FIFA World Cup 2018: Nigeria
They say that there are some things in life that are certainties. These include death, taxes and the fact that Nigeria will draw Argentina in the group stage of the World Cup, this is the case once again for the fifth time in sixth appearances for the Super Eagles but this time they come into the tournament with hopes of reaching the knockout stages.
The other opponents for Nigeria in Russia this summer will be Croatia and Iceland with a sense that there will be a three-way fight for a team to come second behind Argentina.
In previous World Cup tournaments, we have seen Nigeria make headlines more for what happened off the pitch than for their performances on it. Disagreements between players or even sometimes between players and officials have distracted the squad at a time when they should have been purely focused on their performances.
With a relatively young squad, this time around there is a sense of togetherness and unity that could well make them difficult opponents during the tournament.
Coach – Gernot Rohr
The German coach is perhaps best known in Europe for leading French side Bordeaux to the UEFA cup final in 1996. You may well have expected that to lead to more prolonged success in Europe but instead, the German moved across to Europe and spent time as coach of nations like Gabon, Niger and Burkina Faso before finally being appointed as head coach of Nigeria in 2016.
He has a settled tactical approach with Nigeria likely to play in a 4-2-3-1 structure with the freedom given to the three players behind the forward. The two holding midfielders are more disciplined giving Nigeria a solid defensive structure.
Daniel Akpeyi, Francis Uzoho, Ikechukwu Ezenwa
William Ekong, Leon Balogun, Kenneth Omeruo, Bryan Idowu, Chidozie Awaziem, Abdullahi Shehu, Elderson Echiejile, Tyronne Ebuehi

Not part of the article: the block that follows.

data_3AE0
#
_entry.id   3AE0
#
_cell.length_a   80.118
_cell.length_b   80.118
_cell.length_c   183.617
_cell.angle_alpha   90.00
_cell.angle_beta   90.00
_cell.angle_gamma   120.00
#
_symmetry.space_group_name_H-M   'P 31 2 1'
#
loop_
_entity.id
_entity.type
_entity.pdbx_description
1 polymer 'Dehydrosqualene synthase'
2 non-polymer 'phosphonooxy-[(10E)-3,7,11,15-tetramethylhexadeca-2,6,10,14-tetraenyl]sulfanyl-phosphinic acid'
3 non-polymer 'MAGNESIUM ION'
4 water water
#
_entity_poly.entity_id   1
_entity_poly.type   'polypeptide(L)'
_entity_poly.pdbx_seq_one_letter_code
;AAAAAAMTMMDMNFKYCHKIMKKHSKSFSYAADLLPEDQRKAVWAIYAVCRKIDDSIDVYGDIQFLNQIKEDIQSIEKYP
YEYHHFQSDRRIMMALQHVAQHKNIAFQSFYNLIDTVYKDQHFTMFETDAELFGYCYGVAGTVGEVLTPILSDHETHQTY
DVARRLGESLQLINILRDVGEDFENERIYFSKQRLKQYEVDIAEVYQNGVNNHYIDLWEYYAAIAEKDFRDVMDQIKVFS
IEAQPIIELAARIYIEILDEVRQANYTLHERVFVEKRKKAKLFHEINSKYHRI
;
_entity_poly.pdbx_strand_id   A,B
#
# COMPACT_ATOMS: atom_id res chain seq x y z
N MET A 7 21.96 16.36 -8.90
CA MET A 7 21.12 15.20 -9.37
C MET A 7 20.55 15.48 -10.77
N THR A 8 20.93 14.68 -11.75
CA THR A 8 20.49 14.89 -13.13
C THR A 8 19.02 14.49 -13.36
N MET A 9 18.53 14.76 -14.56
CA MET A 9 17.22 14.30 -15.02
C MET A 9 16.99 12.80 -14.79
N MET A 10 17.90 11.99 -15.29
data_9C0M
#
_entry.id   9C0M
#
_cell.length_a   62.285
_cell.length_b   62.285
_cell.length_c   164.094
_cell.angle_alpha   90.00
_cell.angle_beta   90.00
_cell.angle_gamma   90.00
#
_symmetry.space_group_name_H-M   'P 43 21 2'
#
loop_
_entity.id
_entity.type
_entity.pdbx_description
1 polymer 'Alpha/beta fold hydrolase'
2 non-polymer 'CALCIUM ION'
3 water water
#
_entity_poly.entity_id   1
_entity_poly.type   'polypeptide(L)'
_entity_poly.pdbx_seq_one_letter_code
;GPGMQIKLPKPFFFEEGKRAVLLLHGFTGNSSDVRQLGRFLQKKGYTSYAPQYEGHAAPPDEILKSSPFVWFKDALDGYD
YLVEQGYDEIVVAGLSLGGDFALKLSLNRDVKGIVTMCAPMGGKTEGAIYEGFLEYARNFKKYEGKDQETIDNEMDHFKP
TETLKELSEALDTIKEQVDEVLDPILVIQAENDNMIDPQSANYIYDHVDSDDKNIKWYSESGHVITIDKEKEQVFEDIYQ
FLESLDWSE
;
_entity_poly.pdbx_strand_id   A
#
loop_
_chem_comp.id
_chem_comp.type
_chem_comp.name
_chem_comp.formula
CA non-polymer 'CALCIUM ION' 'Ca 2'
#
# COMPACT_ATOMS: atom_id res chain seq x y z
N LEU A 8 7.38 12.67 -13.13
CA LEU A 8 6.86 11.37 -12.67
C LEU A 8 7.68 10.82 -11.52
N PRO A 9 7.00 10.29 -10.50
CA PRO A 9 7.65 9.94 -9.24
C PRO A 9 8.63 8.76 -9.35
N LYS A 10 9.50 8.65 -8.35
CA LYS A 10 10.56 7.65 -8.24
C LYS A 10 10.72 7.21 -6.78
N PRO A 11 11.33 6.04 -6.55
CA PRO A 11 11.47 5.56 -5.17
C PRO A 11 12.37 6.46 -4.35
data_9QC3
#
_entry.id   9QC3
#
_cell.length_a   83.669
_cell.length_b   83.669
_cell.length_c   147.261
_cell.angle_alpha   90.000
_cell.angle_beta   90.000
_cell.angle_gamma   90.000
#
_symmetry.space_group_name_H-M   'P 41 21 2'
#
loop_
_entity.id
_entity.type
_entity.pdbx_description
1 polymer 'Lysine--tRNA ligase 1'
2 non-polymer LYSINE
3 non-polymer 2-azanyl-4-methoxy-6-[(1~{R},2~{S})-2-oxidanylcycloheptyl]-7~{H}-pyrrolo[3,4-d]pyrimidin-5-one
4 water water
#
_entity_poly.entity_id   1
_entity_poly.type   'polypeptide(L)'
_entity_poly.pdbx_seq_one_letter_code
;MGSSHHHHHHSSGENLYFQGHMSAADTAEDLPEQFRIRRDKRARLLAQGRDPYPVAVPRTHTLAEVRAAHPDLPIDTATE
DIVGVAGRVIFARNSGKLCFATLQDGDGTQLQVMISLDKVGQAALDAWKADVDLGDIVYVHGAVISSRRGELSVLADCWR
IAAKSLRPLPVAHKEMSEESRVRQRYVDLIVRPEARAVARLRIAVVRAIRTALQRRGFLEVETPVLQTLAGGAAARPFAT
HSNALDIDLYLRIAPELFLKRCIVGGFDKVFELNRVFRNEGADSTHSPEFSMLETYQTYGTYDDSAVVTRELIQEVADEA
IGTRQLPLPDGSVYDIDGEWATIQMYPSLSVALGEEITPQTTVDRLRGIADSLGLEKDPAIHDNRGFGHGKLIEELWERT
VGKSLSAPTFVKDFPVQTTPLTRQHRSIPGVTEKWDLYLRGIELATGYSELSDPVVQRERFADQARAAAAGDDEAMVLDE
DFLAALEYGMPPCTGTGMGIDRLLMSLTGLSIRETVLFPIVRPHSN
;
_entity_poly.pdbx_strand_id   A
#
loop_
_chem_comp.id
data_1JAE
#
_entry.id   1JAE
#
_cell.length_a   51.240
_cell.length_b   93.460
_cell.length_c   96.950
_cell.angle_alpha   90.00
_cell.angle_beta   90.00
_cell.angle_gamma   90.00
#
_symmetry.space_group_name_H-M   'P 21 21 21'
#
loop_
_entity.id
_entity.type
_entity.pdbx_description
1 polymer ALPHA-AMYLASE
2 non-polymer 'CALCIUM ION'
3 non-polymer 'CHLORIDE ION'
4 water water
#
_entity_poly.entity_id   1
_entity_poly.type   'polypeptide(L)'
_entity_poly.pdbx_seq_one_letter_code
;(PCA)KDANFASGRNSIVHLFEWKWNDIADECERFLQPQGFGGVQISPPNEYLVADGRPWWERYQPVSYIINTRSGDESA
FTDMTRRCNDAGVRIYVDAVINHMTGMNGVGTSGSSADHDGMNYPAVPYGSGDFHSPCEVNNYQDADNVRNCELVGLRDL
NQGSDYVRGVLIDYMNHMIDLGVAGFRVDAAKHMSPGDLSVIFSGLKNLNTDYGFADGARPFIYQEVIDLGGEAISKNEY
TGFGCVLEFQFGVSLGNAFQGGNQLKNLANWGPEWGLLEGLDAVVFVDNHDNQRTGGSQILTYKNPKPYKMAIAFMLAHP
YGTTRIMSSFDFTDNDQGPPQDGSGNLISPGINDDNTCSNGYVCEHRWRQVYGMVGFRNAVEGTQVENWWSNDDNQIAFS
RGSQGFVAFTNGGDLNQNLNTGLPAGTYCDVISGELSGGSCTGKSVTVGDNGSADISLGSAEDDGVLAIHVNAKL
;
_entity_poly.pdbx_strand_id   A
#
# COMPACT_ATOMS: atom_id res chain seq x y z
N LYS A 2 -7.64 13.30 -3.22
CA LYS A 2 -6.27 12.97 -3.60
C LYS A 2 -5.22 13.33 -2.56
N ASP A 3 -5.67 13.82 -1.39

John Mikel Obi, Ogenyi Onazi, John Ogu, Wilfred Ndidi, Oghenekaro Etebo, Joel Obi, Alex Iwobi, Victor Moses
Odion Ighalo, Ahmed Musa, Kelechi Iheanacho, Simeon Nwankwo
The midfield block for Nigeria is one of the keys to their defensive structure. With two players keeping in close contact they effectively look to prevent the opposition from playing into the central areas of the final third or from playing through balls in central areas that their forwards can chase.
The two will generally remain relatively static in the centre of the field but if the opposition manages to create overloads in wide areas then expect to see the strong sided midfielder (ball side) move across to deal with the threat.
This time we can see the attacking phase that Nigeria are again relatively narrow in their structure as they look to play in the central areas. The two wide attacking midfielders are comfortable playing out in the wide areas or coming into the half spaces and Nigeria will look to build their attacking phase through quick combinations into the final third.
They have pace throughout the side and with the creativity and passing ability of the likes of Alex Iwobi they carry a genuine threat going forwards.
Here again, you can see how narrow the Nigerians sit in their shape. The three attacking midfielders sit behind the lone striker but once again they sit narrow protecting the centre of the field. The two deeper midfielders are also closely connected to the attacking players in central areas.
The Arsenal attacking midfielder has really come of age over the last 12 months in a Nigeria shirt. He is a key player in the attacking phase for the national team with his ability to play anywhere in the line of three behind the main striker, linking play and even weighing in with goals of his own.
Expect to see Iwobi start from the left-hand side before moving inside into central areas where he can be at his most effective.
With Arsenal having appointed Unai Emery as their coach for the season there is a sense that Iwobi will have a lot to prove to ensure that he is part of the new coaches plans going forwards. A strong showing in the World Cup will go a long way to impressing.
Young Player to Watch
The Leicester City midfielder is only 21 but already he is attracting covetous glances from the bigger sides in the English Premier League.
Physically powerful and capable of playing in either penalty area Ndidi will be the player that provides the connection between midfield and attack for the Nigerians. He reads the game extremely well and uses positioning and angles to make the game seem much easier than it is.
The young forward burst on the scene the season before the last with his performances as a striker for Manchester City before making the move to Leicester City prior to the season just gone. A number nine at club level we could see Iheanacho line up either as the lone striker or as one of the three attacking midfielders in behind the striker.
He struggled in front of goal at club level but a strong showing in Russia could well provide the impetus for the striker going forward.